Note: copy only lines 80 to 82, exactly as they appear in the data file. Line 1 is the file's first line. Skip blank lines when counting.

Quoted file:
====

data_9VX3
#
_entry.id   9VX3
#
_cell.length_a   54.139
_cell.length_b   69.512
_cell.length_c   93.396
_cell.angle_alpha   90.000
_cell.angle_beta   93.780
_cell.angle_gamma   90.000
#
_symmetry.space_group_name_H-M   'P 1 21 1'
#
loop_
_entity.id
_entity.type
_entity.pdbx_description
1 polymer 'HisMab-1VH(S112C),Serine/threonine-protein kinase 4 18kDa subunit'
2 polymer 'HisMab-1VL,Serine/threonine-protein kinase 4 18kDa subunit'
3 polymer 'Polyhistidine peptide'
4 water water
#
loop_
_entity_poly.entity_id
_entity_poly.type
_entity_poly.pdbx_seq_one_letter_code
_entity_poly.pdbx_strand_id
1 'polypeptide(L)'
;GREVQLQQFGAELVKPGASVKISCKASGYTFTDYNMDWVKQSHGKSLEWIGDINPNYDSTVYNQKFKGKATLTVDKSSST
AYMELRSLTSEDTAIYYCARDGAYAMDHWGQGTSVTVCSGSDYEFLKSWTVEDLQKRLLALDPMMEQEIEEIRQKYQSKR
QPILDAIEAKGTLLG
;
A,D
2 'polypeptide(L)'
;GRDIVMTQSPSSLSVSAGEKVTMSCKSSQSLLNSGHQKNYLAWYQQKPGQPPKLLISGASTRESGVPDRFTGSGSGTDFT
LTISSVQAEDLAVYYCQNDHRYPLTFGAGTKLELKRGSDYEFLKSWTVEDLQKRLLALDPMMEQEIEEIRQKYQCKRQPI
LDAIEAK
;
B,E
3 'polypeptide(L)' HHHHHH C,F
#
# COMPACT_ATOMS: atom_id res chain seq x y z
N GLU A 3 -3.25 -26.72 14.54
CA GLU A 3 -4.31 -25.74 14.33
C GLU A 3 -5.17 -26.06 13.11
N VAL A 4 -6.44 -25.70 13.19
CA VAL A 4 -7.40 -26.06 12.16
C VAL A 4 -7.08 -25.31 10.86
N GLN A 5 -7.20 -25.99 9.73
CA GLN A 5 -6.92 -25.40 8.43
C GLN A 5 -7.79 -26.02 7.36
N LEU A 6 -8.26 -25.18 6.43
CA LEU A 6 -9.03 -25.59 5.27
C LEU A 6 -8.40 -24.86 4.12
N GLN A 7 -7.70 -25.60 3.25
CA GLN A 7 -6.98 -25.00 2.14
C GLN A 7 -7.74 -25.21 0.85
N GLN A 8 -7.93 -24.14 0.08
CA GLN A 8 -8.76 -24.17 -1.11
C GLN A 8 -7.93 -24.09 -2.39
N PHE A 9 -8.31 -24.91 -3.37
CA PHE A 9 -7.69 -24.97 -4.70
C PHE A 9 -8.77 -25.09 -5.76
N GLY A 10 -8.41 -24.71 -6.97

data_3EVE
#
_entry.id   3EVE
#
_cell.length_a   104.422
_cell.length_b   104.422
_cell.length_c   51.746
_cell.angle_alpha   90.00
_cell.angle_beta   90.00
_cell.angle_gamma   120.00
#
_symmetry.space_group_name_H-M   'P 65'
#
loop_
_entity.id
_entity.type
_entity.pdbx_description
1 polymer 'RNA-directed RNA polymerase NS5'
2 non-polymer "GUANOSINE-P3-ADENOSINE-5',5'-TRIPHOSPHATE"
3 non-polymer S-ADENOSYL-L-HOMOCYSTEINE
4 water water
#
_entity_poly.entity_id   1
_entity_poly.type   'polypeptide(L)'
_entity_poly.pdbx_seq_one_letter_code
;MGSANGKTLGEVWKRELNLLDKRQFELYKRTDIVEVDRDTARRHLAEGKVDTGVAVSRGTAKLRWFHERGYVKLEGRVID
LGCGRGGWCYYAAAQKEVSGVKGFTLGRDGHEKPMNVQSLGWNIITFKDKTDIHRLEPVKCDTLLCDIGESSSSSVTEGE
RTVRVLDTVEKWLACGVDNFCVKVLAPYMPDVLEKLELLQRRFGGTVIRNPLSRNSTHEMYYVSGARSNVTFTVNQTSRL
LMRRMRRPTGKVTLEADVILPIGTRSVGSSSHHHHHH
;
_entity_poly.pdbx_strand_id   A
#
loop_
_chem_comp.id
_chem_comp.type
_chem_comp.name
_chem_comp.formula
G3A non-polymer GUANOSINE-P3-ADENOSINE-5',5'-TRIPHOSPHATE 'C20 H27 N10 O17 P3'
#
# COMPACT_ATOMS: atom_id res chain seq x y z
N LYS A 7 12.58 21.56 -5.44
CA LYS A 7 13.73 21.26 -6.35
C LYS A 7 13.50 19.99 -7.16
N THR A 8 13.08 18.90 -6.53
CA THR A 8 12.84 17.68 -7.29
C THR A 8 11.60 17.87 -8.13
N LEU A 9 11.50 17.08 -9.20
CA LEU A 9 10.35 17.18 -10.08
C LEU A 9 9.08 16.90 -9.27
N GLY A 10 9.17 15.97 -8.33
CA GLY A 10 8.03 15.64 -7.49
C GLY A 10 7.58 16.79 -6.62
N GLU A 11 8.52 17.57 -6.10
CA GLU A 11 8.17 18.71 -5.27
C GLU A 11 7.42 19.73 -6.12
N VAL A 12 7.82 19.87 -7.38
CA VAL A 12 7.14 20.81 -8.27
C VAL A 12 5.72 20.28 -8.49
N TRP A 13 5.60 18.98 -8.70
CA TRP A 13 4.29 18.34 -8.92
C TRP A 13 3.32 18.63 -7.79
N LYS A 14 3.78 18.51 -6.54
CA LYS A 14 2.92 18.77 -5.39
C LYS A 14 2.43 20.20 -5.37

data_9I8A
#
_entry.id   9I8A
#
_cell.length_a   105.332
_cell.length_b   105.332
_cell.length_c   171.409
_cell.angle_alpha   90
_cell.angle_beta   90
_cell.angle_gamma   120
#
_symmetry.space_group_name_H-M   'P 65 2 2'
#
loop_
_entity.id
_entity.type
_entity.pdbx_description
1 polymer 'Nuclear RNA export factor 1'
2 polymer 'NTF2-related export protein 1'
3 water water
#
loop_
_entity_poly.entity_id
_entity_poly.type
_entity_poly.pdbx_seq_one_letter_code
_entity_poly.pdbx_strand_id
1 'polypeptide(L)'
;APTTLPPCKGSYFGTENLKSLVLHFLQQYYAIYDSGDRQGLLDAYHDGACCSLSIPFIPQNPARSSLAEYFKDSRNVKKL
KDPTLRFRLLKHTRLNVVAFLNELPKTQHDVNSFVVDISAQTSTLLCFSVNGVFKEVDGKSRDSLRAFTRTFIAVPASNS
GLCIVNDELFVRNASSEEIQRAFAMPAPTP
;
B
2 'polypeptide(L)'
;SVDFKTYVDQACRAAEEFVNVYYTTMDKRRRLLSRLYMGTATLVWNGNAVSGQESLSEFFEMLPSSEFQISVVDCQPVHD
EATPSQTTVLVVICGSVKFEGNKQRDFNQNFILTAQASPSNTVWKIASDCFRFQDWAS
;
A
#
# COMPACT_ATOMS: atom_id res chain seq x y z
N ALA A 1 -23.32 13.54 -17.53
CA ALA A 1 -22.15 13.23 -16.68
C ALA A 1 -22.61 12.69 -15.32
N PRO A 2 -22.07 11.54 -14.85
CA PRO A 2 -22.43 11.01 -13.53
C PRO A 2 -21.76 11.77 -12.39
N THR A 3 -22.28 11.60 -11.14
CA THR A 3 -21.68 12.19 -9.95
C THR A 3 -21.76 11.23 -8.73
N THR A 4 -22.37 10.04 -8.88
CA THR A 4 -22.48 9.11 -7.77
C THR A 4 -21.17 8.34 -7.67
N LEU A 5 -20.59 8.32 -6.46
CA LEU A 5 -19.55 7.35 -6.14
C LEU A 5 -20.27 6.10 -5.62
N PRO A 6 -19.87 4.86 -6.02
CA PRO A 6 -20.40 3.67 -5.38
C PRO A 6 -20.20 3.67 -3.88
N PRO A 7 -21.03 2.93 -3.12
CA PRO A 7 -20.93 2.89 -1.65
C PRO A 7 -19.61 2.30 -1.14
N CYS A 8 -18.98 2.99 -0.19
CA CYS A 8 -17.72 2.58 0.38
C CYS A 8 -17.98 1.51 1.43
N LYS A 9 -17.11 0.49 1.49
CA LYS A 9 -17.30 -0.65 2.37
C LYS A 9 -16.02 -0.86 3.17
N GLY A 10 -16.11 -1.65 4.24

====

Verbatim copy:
_entity.type
_entity.pdbx_description
1 polymer 'RNA-directed RNA polymerase NS5'